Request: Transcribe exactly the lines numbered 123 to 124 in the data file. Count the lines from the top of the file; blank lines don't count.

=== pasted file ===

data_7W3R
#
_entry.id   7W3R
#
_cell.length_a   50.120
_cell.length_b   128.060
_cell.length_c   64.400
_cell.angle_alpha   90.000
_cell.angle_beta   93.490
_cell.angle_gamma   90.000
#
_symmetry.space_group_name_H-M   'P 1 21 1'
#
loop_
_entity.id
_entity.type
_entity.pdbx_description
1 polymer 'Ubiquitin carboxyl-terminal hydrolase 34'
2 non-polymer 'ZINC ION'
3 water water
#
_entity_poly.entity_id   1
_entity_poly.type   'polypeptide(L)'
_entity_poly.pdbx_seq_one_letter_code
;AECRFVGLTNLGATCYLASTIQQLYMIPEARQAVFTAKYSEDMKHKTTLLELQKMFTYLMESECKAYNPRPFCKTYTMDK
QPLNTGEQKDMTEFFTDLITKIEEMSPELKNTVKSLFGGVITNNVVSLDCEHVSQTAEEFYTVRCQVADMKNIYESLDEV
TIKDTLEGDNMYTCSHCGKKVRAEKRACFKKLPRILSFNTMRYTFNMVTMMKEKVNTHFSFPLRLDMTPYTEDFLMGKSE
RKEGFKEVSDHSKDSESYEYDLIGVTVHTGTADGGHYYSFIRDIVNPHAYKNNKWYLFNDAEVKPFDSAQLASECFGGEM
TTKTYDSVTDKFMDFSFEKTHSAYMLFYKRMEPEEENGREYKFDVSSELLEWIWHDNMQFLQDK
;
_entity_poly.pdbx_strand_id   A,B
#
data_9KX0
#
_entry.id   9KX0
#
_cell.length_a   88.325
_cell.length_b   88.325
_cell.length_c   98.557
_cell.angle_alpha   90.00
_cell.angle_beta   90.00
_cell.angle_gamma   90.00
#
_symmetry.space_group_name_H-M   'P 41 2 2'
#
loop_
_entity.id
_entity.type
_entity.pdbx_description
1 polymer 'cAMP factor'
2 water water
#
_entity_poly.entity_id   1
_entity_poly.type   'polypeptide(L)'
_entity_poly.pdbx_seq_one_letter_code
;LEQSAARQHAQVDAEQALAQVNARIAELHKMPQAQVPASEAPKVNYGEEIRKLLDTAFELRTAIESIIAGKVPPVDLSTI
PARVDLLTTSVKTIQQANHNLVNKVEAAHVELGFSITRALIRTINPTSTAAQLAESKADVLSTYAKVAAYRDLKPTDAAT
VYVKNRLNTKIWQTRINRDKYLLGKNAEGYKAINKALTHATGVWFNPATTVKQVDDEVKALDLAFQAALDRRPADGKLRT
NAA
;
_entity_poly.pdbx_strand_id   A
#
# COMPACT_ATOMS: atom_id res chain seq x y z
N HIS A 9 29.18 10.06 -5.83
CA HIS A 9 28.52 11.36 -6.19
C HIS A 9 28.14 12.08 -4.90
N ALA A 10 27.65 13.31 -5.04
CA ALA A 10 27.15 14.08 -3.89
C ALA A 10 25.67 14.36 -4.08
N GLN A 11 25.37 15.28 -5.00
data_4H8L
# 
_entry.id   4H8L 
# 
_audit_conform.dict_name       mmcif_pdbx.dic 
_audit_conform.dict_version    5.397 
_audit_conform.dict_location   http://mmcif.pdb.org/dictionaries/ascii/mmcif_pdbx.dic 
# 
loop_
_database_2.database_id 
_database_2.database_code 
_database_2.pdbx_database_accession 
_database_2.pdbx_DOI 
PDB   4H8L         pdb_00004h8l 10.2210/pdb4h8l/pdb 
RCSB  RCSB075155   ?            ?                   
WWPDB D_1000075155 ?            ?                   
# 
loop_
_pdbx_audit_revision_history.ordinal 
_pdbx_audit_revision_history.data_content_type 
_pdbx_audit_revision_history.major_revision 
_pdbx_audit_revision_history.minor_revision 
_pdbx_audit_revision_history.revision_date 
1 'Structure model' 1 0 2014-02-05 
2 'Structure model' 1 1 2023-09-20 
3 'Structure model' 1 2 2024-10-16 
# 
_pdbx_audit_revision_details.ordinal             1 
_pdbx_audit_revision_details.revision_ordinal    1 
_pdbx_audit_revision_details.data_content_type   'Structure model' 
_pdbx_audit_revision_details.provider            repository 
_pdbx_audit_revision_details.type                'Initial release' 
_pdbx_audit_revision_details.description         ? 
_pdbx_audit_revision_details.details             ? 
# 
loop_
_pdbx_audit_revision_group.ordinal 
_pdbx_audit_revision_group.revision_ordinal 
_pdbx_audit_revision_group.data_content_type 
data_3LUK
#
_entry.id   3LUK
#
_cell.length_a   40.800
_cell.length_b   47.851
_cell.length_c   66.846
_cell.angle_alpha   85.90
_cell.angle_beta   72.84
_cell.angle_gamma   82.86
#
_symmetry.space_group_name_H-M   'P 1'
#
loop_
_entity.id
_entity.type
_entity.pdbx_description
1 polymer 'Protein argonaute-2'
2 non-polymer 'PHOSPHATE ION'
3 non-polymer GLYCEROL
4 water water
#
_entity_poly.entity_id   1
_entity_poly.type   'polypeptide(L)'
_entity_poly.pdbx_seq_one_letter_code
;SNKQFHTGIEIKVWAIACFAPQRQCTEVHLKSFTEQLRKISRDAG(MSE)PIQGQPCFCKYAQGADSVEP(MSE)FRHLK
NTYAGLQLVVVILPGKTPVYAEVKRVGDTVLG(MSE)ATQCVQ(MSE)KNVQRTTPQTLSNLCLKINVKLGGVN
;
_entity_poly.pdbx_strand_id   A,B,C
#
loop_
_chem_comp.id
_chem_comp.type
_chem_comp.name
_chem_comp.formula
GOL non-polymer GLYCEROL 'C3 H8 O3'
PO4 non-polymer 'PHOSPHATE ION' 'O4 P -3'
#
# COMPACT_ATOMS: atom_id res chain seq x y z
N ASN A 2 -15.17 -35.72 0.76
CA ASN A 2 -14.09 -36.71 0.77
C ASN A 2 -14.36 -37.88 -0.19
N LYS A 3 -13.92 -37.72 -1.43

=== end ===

loop_
_entity.id